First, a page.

Cesc Fabregas interview: “I would be nobody without Arsene Wenger”
Cesc Fabregas has scored five goals, two for the national team, in 170 minutes of football since his return to Barcelona. Here he tells Luis Martín of El País of how things are going at the Camp Nou and of his special affection for Arsene Wenger.
- When did you know your time with Arsenal had come to an end?
I knew this would be my last year. We were in four competitions: League Cup, FA Cup, Champions League and Premier League, in which we were second, yet we ended up with nothing. But it was not because we had won nothing. I’d thought of returning for a long time and when Barca showed an interest it was clear I was going to Barca or staying at Arsenal. I never thought of leaving for money or for any other reason. It was only to go back home. There was no other option for me and I’ve had different offers since I was 18-years-of-age.
- Was one from Madrid?
It doesn’t matter. I don´t need to give names. But it is true I´ve had offers since I was aged 18.
- Did you feel as if Wenger had kidnapped you?
People have the wrong image of him. If it hadn’t been for him I would not be a Barca player because I wouldn’t have made my debut aged 16, wouldn’t have played in a Champions League final aged 18, wouldn’t have been captain aged 20...without him who knows where I would be now? I would also not be a Barca player because he helped me with Arsenal’s owners, who didn’t want to sell me under any circumstances. He convinced them. He put pressure on them to lower the price.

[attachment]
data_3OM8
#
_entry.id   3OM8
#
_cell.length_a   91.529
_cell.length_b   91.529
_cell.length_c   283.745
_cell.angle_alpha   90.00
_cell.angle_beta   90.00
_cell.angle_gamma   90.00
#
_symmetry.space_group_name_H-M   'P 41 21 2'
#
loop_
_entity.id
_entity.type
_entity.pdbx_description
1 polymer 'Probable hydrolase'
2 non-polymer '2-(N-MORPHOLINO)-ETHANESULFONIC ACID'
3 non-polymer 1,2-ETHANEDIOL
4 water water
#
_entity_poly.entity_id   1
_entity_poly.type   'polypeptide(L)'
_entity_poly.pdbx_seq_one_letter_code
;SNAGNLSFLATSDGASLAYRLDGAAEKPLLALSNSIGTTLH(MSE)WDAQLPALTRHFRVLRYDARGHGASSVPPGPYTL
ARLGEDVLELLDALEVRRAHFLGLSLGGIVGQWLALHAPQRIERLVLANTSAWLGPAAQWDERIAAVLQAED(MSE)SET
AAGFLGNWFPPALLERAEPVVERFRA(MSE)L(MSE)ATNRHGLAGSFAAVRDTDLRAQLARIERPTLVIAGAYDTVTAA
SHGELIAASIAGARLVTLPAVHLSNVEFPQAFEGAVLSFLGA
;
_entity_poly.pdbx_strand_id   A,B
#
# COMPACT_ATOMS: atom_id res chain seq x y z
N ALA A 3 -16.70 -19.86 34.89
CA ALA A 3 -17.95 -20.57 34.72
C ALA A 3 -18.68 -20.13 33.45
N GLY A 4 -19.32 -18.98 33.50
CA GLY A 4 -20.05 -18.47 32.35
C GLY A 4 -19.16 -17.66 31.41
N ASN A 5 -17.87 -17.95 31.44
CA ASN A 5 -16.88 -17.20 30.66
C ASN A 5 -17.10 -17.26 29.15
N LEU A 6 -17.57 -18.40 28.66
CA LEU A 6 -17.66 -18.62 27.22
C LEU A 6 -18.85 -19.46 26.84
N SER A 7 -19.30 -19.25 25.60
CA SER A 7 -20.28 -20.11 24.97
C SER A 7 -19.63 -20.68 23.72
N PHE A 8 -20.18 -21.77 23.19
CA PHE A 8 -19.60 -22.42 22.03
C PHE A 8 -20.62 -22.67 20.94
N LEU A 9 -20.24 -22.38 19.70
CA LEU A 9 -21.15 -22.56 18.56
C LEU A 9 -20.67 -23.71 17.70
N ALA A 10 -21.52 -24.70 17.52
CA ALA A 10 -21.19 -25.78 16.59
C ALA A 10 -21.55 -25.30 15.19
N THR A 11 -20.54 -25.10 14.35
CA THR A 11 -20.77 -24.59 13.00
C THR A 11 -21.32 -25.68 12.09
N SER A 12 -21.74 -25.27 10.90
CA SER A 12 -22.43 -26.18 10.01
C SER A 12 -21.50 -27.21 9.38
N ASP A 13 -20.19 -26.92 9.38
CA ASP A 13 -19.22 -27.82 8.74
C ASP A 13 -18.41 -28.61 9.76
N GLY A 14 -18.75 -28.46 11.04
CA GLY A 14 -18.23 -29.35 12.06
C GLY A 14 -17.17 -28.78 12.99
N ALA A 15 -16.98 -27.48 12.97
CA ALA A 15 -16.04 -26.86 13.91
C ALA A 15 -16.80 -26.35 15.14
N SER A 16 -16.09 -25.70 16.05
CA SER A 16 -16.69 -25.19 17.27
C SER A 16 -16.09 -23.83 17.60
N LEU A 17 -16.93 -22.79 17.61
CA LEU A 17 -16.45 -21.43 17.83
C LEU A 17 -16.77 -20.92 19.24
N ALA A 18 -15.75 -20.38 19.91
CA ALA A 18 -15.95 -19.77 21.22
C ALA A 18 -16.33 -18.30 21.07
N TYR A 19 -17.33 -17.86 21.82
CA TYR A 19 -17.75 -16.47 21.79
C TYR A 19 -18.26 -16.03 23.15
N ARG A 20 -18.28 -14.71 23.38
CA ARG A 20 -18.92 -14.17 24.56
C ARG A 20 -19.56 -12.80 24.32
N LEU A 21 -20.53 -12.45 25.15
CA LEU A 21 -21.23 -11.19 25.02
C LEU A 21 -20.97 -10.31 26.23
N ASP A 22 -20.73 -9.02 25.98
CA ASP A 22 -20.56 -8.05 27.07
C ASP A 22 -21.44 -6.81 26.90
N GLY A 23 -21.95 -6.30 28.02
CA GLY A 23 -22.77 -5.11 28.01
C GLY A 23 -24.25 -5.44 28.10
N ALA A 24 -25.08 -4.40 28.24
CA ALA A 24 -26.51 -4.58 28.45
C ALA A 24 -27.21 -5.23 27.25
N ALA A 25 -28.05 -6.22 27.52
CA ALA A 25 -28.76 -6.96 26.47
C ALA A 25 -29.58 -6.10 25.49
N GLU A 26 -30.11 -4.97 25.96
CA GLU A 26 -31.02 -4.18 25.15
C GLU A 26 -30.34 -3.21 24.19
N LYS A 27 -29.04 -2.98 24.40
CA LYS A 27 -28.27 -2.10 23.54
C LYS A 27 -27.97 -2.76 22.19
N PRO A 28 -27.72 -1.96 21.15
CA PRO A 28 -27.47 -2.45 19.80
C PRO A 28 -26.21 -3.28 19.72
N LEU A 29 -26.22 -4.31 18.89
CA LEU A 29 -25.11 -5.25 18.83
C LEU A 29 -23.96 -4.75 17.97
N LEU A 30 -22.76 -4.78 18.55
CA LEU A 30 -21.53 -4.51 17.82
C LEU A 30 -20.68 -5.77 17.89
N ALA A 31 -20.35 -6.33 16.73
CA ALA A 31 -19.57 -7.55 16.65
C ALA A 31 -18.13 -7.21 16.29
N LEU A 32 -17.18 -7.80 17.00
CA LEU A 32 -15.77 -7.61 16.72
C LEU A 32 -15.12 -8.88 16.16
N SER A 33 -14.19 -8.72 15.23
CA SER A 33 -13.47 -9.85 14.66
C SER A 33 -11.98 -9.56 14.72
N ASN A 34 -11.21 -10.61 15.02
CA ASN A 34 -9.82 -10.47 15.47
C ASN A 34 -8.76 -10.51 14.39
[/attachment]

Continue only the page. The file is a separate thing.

- He convinced them when you had to give up part of your salary so Barca could pay €34m?
No. He already knew what I wanted to do.
- Do you owe the Gunners a debt?
I’ve given them everything. My conscience is clear. I couldn’t have done any more. My statistics over the last seven years are there for all to see. My fitness was good. In terms of titles I am quite bitter that I didn’t win the Premier League despite being close three times. In that sense I’d have liked to have left something behind, but it wasn’t to be.
- What do you take away from London?
Lots of memories, the city... London will always be my city. I didn’t make great friends on a social level, but I left many friends in the dressing room, like Rosicky and Carlos Vela, people that were not only teammates. And without saying too much, Wenger. Without him I would be nobody. Not a World Cup winner or anything.
- Were you more sad to leave Arsenal or, at the time, Barca?
I think I was more immature when I left Barca. I was young. I didn’t think I’d ever play for the first team because then I wasn’t as I am now. Look at Andrés [Iniesta]. At 23-years-of-age he wasn’t in the starting line-up in Paris, and when I left he hadn’t even played. So I thought: “If Andrés didn’t play, where would I be?” I was young, so would have been in the youth team. When I went to London I started living much more than I had been doing. I knew what I’d left behind and where I was going but it’s true I was quite sad.
- How were you when Wenger said goodbye?
I’ll treasure it. I’ve had a lot of chats with him. I’ll remember his words all my life. That last day...phew! I couldn´t speak. I was very emotional and couldn’t talk. I called him later to thank him when I’d calmed down. He is 10 out of 10, with all his strengths and weaknesses, and what that man has given me is priceless.
- What has England taught you?
Well...imagine. I was 16, a child. Now, at least, I’m a young man. People might think it’s stupid, but what I learnt was English. Never in my wildest dreams did I think that one day everybody would be able to understand me. I also learned how to overcome difficulties.
- When you learned you were a Barca player what did you do?
Phoned my sister. I’d promised her.
- Your grandmother said, in Monaco, on Barca TV, that she’d never seen you so happy. Not even when you were eating soup out of china cups in London!